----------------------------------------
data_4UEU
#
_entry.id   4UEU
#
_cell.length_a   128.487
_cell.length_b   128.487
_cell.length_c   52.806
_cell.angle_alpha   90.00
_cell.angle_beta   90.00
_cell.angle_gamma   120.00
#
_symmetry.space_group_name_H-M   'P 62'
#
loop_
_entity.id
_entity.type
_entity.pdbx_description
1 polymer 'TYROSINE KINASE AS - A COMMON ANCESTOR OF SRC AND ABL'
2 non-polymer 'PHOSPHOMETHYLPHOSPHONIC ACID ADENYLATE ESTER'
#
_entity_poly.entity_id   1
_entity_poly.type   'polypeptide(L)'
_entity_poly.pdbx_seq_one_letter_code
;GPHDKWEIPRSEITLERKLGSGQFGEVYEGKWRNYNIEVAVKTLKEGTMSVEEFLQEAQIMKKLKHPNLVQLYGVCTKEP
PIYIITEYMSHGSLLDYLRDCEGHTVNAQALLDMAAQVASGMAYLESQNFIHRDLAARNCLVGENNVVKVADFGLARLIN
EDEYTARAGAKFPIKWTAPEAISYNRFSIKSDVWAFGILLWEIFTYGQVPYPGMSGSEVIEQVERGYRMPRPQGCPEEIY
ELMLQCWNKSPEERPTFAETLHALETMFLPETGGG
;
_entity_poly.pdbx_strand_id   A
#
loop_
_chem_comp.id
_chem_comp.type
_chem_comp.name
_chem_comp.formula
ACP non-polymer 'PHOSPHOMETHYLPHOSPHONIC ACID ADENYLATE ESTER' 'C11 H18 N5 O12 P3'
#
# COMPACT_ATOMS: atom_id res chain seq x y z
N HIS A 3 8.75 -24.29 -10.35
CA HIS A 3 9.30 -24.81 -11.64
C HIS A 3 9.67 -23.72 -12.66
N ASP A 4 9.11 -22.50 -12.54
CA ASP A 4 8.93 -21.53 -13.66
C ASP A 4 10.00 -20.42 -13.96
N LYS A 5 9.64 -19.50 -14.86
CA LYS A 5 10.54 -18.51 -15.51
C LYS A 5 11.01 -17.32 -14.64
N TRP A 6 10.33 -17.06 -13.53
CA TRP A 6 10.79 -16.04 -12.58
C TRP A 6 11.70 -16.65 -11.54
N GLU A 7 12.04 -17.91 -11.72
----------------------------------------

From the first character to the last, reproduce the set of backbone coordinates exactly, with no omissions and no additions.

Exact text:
data_4UEU
#
_entry.id   4UEU
#
_cell.length_a   128.487
_cell.length_b   128.487
_cell.length_c   52.806
_cell.angle_alpha   90.00
_cell.angle_beta   90.00
_cell.angle_gamma   120.00
#
_symmetry.space_group_name_H-M   'P 62'
#
loop_
_entity.id
_entity.type
_entity.pdbx_description
1 polymer 'TYROSINE KINASE AS - A COMMON ANCESTOR OF SRC AND ABL'
2 non-polymer 'PHOSPHOMETHYLPHOSPHONIC ACID ADENYLATE ESTER'
#
_entity_poly.entity_id   1
_entity_poly.type   'polypeptide(L)'
_entity_poly.pdbx_seq_one_letter_code
;GPHDKWEIPRSEITLERKLGSGQFGEVYEGKWRNYNIEVAVKTLKEGTMSVEEFLQEAQIMKKLKHPNLVQLYGVCTKEP
PIYIITEYMSHGSLLDYLRDCEGHTVNAQALLDMAAQVASGMAYLESQNFIHRDLAARNCLVGENNVVKVADFGLARLIN
EDEYTARAGAKFPIKWTAPEAISYNRFSIKSDVWAFGILLWEIFTYGQVPYPGMSGSEVIEQVERGYRMPRPQGCPEEIY
ELMLQCWNKSPEERPTFAETLHALETMFLPETGGG
;
_entity_poly.pdbx_strand_id   A
#
loop_
_chem_comp.id
_chem_comp.type
_chem_comp.name
_chem_comp.formula
ACP non-polymer 'PHOSPHOMETHYLPHOSPHONIC ACID ADENYLATE ESTER' 'C11 H18 N5 O12 P3'
#
# COMPACT_ATOMS: atom_id res chain seq x y z
N HIS A 3 8.75 -24.29 -10.35
CA HIS A 3 9.30 -24.81 -11.64
C HIS A 3 9.67 -23.72 -12.66
N ASP A 4 9.11 -22.50 -12.54
CA ASP A 4 8.93 -21.53 -13.66
C ASP A 4 10.00 -20.42 -13.96
N LYS A 5 9.64 -19.50 -14.86
CA LYS A 5 10.54 -18.51 -15.51
C LYS A 5 11.01 -17.32 -14.64
N TRP A 6 10.33 -17.06 -13.53
CA TRP A 6 10.79 -16.04 -12.58
C TRP A 6 11.70 -16.65 -11.54
N GLU A 7 12.04 -17.91 -11.72